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Friday, January 20, 2006

Evolution of a Bill

Senator Buttars’ Evolution Bill (SB 96) just passed the Second Reading Calendar in the Senate, (it will need to pass the Third Reading Calendar before being sent to the House).

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19 Comments:

Blogger didymus said...

I noticed the mutation that Sen. McCoy tried to spin on the thing, but I guess it got naturally selected right on out of there.

1/20/2006 12:43 PM  
Blogger didymus said...

No, I'm wrong. Thanks to another update I see now a few mutations survived.

http://evolutioninutah.blogspot.com/

1/20/2006 1:37 PM  
Anonymous Anonymous said...

Has anyone had success accessing the audio of committee hearings online?

I've clicked on links to the audio of committee hearings on both my home and office computers and get the following message in the frame:

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1/20/2006 1:48 PM  
Blogger Evolution Ogre said...

This post has been removed by a blog administrator.

1/20/2006 2:24 PM  
Blogger Kevin said...

I am enraged by the title of your post "Evolution of a Bill".

This title implies that bills go through some sort of evolutary process.

I reject outright the notion that laws evolve. I believe that the legal system is the manifestation of a higher conciousness. The appearance of laws changing through time is not one where "laws evolve". History is a perordained instance of the world spirit as it passes through a thesis antithesis conflicts that pit us against them.

Yes, if you read the words of the law. It has the artificial appearance of elected officials debating the issue and changing words in a rather random fashion.

If you read between the words of the law, and let your mind come in tune with the universal oneness, you will see that the law is a manifestation of an intelligent design.

In conclusion: Man did not evolve. Neither has the Utah ID law evolved. I am livid with your secular humanist liberal implication that such evolution occurs!

Just like the Constitution of the United States, the Utah Intelligent Design Law was revealed as part of a grand intelligent design.

We cannot see the purpose of this intelligent design by looking at the words of the bill, we can only see it by looking _between_ the words when our hearts are filled with the universal oneness.

BTW: Whether or not this bill passes or doesn't pass is part of a grand plan designed by the Heavenly Father that will separate the saved from the curse.

1/20/2006 6:41 PM  
Anonymous The Senate Site said...

Dear “Evolution Ogre”,

You can discuss policy on this site. You can’t make personal attacks.

If you want to re-word your latest posting we would welcome your insight.

1/20/2006 9:33 PM  
Anonymous The Senate Site said...

Just a word about Senator Buttars, for those of you who have not met him.

No matter where people stand on the merits of this particular bill, those who have frequent interaction with Chris Buttars know he is a hard-working, straight shooting, genuine individual who sincerely tries to do what he believes is right.

Would that we all conducted our lives that way.

1/20/2006 9:51 PM  
Anonymous Anonymous said...

Sen. McCoy’s amendment tried to address the hypocrisy of the issue. Is Sen. Buttars’s bill oriented only towards the Evolution theory or all scientific theory? Based on the debates held Friday, it’s about the Evolution theory, or the “Darwinian” theory. Sen. Buttars opposed Sen. McCoy’s amendment, which pictured his bill in the frame that most of the people know is : Intelligent Design or Creationism.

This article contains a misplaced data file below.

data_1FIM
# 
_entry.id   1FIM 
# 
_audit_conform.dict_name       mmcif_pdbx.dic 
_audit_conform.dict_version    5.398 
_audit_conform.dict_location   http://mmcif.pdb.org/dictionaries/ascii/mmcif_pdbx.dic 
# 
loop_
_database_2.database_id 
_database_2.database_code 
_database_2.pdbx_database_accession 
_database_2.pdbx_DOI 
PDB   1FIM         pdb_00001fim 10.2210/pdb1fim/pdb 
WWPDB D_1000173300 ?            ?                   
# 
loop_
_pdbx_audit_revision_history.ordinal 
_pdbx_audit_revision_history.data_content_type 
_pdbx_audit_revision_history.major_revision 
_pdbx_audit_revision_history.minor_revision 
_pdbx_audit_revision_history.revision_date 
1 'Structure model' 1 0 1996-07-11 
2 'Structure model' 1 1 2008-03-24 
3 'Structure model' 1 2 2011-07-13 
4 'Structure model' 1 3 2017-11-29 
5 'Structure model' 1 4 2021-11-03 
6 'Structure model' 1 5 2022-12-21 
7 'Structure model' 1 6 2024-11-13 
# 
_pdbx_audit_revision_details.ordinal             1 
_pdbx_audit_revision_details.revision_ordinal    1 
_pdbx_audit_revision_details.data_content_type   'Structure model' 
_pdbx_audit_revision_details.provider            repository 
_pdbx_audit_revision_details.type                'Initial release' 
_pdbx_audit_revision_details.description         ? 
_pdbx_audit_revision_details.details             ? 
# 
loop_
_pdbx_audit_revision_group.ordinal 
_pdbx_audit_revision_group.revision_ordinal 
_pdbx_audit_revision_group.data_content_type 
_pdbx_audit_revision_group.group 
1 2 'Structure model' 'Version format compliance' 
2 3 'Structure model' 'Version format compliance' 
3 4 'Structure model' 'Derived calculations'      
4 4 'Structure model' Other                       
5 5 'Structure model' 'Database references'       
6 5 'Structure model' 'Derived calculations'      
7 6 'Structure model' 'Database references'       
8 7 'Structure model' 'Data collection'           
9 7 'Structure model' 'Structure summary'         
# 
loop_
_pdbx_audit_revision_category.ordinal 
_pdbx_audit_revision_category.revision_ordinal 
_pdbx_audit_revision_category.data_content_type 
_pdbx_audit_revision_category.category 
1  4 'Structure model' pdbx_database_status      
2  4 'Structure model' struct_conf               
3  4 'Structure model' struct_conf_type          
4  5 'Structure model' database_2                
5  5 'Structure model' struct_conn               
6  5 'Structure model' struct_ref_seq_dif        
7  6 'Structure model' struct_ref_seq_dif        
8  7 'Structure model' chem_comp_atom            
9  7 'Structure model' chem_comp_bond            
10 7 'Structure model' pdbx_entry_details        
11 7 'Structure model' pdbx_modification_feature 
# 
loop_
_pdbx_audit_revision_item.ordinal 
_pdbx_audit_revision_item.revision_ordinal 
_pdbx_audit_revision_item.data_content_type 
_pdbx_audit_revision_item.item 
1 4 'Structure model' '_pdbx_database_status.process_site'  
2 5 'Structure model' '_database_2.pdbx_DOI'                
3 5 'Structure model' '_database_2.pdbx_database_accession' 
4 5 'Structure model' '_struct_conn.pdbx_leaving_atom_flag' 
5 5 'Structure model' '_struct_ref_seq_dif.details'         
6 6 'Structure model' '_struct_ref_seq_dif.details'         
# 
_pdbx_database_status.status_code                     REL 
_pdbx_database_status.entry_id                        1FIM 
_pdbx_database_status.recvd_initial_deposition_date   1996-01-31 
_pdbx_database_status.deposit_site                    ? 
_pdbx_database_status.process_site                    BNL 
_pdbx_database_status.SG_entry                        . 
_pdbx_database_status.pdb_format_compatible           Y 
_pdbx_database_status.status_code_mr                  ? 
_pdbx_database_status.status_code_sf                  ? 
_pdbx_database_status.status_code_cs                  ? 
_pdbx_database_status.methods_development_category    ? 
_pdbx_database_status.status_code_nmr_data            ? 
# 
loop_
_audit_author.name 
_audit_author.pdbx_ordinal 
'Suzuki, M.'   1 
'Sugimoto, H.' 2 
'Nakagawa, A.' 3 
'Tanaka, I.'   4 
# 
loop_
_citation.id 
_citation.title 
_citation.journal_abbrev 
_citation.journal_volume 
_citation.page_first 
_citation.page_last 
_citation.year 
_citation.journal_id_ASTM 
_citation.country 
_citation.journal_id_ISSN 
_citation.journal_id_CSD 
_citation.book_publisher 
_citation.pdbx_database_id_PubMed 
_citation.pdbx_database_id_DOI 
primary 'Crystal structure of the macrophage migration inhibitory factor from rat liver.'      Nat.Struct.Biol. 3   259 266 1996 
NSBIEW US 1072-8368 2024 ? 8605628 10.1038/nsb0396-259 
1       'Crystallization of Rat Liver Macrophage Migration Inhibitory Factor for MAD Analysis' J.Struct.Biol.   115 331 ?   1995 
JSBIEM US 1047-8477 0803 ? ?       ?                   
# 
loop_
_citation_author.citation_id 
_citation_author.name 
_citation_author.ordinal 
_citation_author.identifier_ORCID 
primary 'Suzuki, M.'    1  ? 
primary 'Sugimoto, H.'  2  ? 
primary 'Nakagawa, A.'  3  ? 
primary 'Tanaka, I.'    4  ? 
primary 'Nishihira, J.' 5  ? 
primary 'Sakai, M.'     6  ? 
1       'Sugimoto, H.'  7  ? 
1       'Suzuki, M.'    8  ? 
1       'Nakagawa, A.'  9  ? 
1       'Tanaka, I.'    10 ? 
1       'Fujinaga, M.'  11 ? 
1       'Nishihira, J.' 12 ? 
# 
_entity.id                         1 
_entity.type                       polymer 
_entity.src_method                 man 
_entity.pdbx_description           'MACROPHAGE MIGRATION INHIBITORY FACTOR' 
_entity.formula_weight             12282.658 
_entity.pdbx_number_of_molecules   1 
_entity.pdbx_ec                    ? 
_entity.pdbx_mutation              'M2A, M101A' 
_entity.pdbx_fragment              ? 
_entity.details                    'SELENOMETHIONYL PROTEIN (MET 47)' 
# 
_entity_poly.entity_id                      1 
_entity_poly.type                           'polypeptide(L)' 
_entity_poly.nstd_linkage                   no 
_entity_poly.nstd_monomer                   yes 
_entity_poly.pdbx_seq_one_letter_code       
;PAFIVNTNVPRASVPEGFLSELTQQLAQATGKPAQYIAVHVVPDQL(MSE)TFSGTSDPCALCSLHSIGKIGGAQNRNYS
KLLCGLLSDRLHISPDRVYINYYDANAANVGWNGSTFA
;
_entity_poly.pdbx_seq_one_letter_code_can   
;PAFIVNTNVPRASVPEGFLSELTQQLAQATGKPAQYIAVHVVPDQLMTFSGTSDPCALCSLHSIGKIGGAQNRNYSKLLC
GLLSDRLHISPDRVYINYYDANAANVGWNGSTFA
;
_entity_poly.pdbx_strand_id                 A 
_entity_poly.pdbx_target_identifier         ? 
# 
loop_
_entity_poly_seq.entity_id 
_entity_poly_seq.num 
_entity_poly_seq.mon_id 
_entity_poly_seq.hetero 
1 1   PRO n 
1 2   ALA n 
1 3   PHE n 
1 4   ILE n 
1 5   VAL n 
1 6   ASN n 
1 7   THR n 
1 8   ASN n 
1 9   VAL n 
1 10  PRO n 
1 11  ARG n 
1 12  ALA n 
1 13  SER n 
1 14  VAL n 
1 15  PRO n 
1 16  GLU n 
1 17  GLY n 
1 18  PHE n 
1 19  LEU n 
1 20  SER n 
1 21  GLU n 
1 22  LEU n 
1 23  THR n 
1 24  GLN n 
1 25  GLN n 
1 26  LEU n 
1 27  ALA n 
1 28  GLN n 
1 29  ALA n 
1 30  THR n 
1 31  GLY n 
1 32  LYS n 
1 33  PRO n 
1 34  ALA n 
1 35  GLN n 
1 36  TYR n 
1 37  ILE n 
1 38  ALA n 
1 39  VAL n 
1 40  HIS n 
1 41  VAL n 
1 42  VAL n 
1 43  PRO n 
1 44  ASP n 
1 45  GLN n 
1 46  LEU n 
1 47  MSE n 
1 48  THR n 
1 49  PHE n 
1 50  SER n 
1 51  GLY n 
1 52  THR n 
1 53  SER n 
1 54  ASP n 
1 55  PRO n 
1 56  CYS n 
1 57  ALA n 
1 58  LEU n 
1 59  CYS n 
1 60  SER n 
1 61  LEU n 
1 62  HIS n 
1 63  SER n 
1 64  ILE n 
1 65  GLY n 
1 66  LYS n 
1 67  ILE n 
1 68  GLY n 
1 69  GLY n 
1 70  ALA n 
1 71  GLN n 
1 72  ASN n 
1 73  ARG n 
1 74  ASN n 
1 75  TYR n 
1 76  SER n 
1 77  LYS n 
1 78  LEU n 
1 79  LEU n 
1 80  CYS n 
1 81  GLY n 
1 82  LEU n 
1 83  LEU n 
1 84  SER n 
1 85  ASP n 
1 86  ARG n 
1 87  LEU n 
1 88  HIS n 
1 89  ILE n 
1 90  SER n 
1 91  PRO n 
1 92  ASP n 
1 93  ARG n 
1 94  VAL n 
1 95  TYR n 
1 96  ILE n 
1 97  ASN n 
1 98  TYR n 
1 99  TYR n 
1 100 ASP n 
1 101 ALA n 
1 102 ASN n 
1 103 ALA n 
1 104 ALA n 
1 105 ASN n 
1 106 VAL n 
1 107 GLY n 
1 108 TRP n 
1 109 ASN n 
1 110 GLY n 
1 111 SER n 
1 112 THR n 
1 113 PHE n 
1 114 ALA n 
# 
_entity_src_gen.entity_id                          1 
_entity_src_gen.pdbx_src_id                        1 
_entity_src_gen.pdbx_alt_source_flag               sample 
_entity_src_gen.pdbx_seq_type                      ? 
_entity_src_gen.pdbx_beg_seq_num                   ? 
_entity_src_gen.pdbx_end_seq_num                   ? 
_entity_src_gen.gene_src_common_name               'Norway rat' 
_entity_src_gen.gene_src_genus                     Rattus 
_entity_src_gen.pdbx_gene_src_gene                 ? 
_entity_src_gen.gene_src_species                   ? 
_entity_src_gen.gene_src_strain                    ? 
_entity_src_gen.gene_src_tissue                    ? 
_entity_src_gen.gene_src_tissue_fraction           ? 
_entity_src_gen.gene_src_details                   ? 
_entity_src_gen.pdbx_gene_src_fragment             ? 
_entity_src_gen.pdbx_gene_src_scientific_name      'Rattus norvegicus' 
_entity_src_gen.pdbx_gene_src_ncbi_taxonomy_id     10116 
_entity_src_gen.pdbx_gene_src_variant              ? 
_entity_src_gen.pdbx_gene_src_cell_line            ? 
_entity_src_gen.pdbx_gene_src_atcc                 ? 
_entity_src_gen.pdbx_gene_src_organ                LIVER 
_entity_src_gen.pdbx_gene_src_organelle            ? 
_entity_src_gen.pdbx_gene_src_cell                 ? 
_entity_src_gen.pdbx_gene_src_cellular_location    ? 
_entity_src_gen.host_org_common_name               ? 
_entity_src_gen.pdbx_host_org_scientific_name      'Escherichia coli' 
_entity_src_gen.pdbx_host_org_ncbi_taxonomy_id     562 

The evolution theory doesn’t explain how we, people, came around and about. It is the EVOLUTION theory.
Evolution, not Revolution.

1/20/2006 10:53 PM  
Blogger Kevin said...

I have no doubt that Chris Buttars is a very hard working decent person who correctly realizes that there is something dreadfully wrong with education. Unfortunatley, the ID debate really isn't hitting at the right target.

The "science of evolution" really isn't the right target. It is all of the non-science that gets attached to the theory is the real danger. For example, a lot of what is said in "evolutionary psychology" should be either labeled as philosophy or as a belief system. Yet the teachers evolutionary psychology routinely use claims of science to justify their belief system.

This idea is not new. Hegel claimed his philosophy of history as a science. Marx and Freud also used "science" buzz word to seek legitimacy.

The problem isn't with evolution, but with a need to have a better understanding of what science is and what science is not.

Unfortunately, you cannot legislate better scientific reasoning. You can not legislate good scientific reasoning, because the act of politicizing scientific reasoning corrupts that reasoning.

There is actually one other side debate. This debate is whether or not we want to have good systems of reasoning at the foundation of our society. I fear at times that there is a large number of people (both conservative and liberal, religious and nonreligious) who do not want a society based on reason. Such people either build fantasies in lieue of the search for truth, or claim a nihilism where there is no truth .... there is simply propagandists who control the masses with myth, manipulation and war.

At heart, I think ID falls into this latter category. To me, seeing political leaders pushing such ideas is heartbreaking, espectially since I do know that the people who are pushing the idea are good people who don't quite fully understand the gist of the matter.

1/21/2006 3:00 PM  
Blogger Evolution Ogre said...

First off, I apologize for being too critical of Chris Buttars in my previous post. I do not know him personally and personal attacks are not conducive to establishing good policy. I also feel that it is a priveledge to be able to participate in this forum and I want to respect that. I do not want people to think that my previous post was nothing but bile and venom directed at Sen. Buttars, so I will try to rephrase my comments more thoughtfully.